1

How to mimic trumpet sound in English?

I expect something like:

Too-too-too-too-toooooom!

Too-too-too-toom!

Too-too-too-toooooo-toooooo-toom!

Is it correct?

  • 3
    I don't know if there's a standard onomatopoeia word for trumpets.... sometimes toot is used for horns. – J.R. Oct 11 '16 at 9:14
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    Depending not the pitch of your trumpet, "brrr brrr brrr" can also be used, but may be confused with being cold ("brrrr") if not sounded correctly... – Peter Oct 11 '16 at 9:50
4

In The Pirates of Penzance W.S. Gilbert certainly thought there was an onomatopoeic description of a trumpet:

Sergeant.
There is nothing brings it round
Like the trumpet’s martial sound,
Like the trumpet’s martial sound

Sergeant & Police.
Tarantara! tarantara!
Tarantara! tarantara!
Tarantara! tarantara!
Tarantara! tarantara!
Tarantara! tarantara!
Tarantara! tarantara!
Tarantara, ra, ra,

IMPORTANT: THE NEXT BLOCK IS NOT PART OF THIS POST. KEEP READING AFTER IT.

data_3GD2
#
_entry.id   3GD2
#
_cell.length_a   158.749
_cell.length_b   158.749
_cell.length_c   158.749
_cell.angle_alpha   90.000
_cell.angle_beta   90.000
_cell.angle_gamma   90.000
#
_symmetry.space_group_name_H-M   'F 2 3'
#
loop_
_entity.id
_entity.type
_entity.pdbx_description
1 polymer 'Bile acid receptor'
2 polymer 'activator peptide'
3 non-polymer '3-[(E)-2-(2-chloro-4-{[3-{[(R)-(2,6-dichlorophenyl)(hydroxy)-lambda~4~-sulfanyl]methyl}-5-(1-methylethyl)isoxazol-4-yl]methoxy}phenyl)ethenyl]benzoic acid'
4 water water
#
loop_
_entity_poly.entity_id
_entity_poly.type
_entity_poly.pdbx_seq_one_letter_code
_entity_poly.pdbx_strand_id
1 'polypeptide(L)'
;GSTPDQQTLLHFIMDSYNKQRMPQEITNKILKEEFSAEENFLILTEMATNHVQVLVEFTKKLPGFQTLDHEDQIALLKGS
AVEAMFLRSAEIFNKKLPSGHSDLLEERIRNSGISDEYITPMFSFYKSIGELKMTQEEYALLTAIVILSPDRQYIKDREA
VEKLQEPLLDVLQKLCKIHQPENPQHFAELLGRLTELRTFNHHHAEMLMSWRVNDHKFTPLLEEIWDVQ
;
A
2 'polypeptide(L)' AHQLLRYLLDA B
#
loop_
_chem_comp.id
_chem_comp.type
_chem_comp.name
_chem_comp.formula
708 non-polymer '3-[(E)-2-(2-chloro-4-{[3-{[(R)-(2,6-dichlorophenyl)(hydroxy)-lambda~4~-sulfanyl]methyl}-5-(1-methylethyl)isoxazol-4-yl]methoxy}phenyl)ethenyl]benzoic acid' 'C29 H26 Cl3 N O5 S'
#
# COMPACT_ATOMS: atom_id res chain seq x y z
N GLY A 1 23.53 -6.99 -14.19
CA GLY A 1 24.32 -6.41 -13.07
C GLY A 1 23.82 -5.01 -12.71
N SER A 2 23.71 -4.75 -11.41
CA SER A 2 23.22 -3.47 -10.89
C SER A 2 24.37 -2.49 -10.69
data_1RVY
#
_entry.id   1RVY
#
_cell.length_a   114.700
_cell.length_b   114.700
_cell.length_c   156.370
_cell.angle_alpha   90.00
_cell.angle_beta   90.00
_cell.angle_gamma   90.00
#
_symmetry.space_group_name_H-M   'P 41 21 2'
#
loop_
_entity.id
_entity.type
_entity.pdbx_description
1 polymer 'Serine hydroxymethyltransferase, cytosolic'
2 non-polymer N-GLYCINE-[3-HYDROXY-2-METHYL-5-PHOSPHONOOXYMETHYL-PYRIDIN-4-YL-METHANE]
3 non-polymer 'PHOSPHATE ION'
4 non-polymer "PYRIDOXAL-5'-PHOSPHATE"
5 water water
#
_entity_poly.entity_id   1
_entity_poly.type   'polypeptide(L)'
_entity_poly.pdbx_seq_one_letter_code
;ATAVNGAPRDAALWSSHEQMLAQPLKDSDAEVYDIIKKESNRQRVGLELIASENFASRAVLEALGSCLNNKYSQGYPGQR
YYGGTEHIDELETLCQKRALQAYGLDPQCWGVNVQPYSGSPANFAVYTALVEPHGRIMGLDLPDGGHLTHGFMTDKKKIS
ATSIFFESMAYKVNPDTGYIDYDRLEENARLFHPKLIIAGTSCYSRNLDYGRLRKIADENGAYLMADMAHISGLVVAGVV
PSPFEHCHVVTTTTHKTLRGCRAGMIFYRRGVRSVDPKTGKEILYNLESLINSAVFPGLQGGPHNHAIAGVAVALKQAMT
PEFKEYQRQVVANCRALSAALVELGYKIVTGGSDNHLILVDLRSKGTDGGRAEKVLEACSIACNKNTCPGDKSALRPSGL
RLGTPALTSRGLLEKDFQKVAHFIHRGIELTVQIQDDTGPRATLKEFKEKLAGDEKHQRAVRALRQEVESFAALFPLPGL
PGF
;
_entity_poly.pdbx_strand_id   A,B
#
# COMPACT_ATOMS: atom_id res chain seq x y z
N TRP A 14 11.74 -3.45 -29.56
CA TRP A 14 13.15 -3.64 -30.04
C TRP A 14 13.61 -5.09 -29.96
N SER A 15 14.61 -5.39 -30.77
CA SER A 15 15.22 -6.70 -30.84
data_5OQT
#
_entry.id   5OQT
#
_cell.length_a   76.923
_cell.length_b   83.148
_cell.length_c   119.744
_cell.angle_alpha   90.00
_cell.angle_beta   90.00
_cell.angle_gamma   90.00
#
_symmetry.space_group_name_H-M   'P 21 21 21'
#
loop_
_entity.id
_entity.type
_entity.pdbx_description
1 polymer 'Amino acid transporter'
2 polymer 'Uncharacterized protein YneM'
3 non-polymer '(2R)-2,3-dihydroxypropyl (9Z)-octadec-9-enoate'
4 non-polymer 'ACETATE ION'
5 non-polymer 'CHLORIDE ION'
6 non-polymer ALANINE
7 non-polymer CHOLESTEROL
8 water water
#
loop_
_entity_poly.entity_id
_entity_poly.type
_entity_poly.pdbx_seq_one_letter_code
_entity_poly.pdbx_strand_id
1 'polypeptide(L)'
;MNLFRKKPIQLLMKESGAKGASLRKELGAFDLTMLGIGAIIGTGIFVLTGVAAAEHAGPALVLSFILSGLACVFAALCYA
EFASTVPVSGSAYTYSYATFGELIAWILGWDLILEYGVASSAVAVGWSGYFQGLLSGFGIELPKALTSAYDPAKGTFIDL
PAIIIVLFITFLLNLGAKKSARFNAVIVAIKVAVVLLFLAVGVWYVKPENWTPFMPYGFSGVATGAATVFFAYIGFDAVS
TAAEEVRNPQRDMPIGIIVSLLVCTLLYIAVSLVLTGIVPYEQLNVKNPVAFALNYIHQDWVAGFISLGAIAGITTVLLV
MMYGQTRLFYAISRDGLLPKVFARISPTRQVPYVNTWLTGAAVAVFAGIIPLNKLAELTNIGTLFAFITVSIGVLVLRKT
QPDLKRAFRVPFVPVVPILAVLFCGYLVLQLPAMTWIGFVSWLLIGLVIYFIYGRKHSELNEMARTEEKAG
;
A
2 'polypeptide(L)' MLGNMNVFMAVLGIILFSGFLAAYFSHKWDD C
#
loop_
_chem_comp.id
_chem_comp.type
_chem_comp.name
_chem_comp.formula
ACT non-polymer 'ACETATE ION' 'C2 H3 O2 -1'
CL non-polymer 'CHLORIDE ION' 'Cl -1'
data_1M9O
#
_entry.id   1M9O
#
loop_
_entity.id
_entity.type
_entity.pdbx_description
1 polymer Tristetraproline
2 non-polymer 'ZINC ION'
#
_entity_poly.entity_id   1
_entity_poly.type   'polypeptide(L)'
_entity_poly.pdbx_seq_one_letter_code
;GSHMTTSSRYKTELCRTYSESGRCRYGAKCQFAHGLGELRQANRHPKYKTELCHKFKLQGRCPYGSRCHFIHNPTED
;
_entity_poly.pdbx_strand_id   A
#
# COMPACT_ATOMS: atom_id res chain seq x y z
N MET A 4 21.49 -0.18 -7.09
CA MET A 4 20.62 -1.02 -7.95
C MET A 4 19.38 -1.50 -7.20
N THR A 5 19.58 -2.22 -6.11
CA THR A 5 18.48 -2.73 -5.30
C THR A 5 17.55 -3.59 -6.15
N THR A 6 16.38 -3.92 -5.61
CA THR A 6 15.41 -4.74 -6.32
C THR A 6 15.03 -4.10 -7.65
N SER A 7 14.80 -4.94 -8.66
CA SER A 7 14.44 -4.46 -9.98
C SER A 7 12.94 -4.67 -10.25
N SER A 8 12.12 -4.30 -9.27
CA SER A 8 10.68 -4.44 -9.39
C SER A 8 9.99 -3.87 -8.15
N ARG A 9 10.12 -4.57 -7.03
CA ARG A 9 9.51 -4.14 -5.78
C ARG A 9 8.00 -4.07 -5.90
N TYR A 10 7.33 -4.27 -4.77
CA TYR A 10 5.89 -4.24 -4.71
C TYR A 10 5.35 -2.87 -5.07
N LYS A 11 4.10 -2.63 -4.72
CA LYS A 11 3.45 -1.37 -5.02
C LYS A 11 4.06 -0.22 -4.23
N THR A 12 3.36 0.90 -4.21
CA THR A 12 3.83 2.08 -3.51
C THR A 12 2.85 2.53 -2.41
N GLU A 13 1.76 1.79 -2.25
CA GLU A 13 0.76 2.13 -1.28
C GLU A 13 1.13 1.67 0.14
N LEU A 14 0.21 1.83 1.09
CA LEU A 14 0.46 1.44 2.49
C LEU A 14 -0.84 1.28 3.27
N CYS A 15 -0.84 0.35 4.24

Tarantara! Ra, ra, ra, ra,
Ra, ra, ra, ra,
Ra, ra, ra, ra,
Ra, ra, ra, ra,
Ra, ra, ra, ra,
Tarantara, ra, ra,

Your mileage may vary, and this is only one man's usage (though an important one). I think it's safe to say that in this case you're entitled to use whatever sounds right to you.

1

I play trumpet. The way we tend to tongue our notes is with "dah" if that helps.

however, the "dah" doesn't really come out. If you listen to a great brass player, it sounds brilliant, but the beginning isn't very pronounced. a hard consonant can't correctly represent it. Also, the noise tends to be very clean.

Try "Rhaaaa"

  • 1
    Isn't the name "trumpet" somewhat onomatopoeic, "truh... truh... trumpet"? – laugh Sep 17 '17 at 18:21

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